Continental Furniture: Christie’s offered a concentration of furnishings from Continental Europe on December 12, kicking off with a select 114-lot, separately catalogued morning session devoted entirely to French furniture, with a larger 240-odd lots drawn from across the European spectrum in the afternoon.
The morning section, the last sale to be conducted by Lord Hindlip before his retirement, was certainly the stronger, with 84 per cent of the lots changing hands and two seven-figure and over a dozen six-figure prices helping the auctioneers to a net total of £9.17m.
Leading the list at £2.4m was this Louis XVI console desserte by Martin Carlin, one of only two in existence
mounted with Sèvres porcelain plaques, that are thought to have been a special commission from the factory by the marchand-mercier Dominique Daguerre. Last under the
hammer as part of the celebrated M. Akram Ojjeh collection in 1979, when Sotheby’s sold it for Fr1m, the console was at Harewood House until 1951. Recorded in an 1894 Harewood inventory, it was acquired for the house by Edward, Viscount Lascelles presumably when in Paris following the Treaty of Amiens in 1802.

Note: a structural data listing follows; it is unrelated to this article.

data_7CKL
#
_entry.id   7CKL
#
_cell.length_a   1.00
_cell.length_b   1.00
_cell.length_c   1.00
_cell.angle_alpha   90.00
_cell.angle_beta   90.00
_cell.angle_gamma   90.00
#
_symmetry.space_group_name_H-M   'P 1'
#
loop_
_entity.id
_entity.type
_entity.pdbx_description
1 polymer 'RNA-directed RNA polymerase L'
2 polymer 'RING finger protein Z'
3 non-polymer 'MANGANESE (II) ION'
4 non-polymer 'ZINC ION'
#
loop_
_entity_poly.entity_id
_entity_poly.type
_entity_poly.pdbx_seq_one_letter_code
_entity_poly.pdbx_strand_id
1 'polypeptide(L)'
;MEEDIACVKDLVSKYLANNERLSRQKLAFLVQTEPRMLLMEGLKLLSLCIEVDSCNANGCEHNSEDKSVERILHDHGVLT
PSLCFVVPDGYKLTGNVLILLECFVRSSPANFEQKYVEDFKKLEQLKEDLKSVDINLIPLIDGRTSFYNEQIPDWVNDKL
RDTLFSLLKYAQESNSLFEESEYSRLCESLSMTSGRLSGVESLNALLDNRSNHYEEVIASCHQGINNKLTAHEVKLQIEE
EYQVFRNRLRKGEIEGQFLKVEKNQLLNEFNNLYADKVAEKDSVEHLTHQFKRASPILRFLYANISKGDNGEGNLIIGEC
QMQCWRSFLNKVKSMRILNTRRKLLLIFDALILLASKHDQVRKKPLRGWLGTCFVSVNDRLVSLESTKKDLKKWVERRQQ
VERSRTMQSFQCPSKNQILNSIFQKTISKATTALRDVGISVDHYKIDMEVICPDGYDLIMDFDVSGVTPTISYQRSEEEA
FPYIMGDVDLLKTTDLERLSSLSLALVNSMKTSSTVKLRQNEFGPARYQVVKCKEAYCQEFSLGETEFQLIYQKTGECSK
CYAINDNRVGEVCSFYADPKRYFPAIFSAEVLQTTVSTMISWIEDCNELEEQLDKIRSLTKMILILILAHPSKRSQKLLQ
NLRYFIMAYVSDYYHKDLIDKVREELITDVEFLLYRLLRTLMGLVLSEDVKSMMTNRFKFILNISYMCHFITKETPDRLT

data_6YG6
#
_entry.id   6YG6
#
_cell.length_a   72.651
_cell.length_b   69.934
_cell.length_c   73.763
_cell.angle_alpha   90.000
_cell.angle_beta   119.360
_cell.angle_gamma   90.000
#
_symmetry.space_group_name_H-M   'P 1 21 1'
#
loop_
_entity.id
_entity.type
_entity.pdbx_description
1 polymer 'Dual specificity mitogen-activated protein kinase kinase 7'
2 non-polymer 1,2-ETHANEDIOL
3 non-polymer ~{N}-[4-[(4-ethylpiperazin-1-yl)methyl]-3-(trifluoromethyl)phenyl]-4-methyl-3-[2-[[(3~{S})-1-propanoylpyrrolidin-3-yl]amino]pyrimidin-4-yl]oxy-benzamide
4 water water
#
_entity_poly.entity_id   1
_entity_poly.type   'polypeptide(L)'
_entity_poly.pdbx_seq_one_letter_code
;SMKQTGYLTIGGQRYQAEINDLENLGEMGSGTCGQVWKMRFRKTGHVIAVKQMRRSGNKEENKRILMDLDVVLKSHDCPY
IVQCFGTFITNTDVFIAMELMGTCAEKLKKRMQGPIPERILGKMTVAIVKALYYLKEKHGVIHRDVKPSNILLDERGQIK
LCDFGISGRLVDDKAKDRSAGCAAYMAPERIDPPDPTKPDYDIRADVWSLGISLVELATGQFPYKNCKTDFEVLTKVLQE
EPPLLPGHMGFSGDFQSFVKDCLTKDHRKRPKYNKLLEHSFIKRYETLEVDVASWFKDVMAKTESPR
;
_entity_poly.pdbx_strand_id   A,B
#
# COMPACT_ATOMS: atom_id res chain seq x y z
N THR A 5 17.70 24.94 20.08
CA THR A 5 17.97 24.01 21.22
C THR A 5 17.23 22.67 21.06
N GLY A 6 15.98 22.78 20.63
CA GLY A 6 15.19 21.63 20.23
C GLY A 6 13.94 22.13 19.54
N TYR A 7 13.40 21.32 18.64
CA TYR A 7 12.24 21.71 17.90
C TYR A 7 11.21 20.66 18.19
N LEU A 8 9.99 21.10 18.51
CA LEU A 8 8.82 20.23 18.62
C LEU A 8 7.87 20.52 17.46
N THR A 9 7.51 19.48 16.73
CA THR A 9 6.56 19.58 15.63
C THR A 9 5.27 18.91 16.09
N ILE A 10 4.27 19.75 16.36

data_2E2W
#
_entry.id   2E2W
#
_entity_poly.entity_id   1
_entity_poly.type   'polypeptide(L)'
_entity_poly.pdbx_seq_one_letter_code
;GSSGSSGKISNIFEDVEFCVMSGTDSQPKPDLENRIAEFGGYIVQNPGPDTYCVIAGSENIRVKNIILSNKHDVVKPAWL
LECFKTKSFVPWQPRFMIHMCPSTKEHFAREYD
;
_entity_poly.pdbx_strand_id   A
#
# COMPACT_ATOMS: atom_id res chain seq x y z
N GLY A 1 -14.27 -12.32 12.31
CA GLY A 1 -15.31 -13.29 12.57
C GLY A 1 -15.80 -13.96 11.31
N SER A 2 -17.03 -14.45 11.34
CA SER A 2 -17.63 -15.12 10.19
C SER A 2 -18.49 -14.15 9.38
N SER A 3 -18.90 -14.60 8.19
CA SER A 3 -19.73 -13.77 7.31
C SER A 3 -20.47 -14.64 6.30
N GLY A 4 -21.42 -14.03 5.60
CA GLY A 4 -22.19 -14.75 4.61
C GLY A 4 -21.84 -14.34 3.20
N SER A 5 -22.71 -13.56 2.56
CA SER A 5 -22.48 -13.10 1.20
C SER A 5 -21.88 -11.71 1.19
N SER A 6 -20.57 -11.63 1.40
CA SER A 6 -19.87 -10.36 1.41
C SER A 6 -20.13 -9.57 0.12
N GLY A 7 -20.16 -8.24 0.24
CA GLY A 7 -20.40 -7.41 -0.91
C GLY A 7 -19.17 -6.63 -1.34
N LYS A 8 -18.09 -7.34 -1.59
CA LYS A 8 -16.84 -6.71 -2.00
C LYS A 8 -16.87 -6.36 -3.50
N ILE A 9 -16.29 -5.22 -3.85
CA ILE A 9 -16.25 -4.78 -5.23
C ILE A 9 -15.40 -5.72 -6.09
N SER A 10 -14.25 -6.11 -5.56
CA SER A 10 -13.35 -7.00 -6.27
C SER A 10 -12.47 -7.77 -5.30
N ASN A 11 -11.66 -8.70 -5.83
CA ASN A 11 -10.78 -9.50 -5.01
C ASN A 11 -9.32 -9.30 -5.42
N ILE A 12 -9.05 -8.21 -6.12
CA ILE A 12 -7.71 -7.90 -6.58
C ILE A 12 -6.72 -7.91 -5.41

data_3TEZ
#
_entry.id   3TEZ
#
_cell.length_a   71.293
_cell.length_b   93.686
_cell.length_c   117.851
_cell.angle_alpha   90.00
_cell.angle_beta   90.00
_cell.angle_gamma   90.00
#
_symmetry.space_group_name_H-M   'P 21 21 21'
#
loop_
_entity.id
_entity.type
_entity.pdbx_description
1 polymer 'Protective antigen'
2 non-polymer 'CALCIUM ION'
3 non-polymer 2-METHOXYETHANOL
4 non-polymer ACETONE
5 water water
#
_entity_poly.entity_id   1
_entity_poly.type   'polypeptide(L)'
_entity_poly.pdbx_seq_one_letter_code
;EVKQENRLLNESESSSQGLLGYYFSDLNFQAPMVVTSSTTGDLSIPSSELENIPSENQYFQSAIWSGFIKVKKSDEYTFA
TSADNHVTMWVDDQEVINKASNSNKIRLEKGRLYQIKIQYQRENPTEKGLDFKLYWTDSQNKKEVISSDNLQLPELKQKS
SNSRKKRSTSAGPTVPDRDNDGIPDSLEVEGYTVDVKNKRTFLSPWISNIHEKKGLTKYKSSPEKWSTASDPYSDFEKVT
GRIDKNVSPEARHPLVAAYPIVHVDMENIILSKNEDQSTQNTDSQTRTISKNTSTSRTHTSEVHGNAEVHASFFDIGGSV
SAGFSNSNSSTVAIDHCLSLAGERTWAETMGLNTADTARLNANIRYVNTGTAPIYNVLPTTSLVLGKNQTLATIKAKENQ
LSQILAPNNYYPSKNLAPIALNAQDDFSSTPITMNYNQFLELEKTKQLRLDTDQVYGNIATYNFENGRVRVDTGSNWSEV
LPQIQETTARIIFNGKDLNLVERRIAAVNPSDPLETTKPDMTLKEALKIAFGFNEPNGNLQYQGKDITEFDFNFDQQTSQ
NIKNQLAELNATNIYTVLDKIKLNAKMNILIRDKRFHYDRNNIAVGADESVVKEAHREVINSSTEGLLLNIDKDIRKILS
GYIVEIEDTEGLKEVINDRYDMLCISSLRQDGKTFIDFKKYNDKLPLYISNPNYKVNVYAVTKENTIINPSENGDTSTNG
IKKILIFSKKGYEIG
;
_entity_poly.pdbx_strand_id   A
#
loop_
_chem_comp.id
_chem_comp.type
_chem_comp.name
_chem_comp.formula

Things were more sluggish in the auctioneers’ afternoon sale, where only just over half the lots changed hands, the highest price coming from the works of art section via the pair bronze groups.
Sotheby’s main Continental furniture sale of the autumn took place on December 11 and, as so often with these December events, there was a notable price for a Roman marble table top. A 5ft (1.5m) wide, late 16th century example, decorated with a rich variety of coloured stones on a black ground set on a part 16th century lion monopodia base, provided the sale with its top price when it sold on low
estimate for £300,000.
Arguably the keenest bidding in the sale, however, was seen when this pair of 3ft 13/4in (96cm) high French campana-shaped urns in patinated and gilt bronze by Pierre Philippe Thomire was taken to £220,000, getting on for three times the estimate.
Their imposing size, at 3ft 13/4in (96cm) high, and rich brown patination, plus an estimate that was not over-ambitious at £70,000-100,000, prompted a determined telephone battle.
Overall the event was characterised by a noticeable lack of Americans and a generally selective response from the predominantly European buyers, with 62 per cent of the 132 lots changing hands for a total of £2.41m.
Antiques Trade Gazette is the weekly bible of the fine art and antiques industry. Read articles like this every week in the Antiques Trade Gazette or ATG app. Click here to subscribe today.
Back to top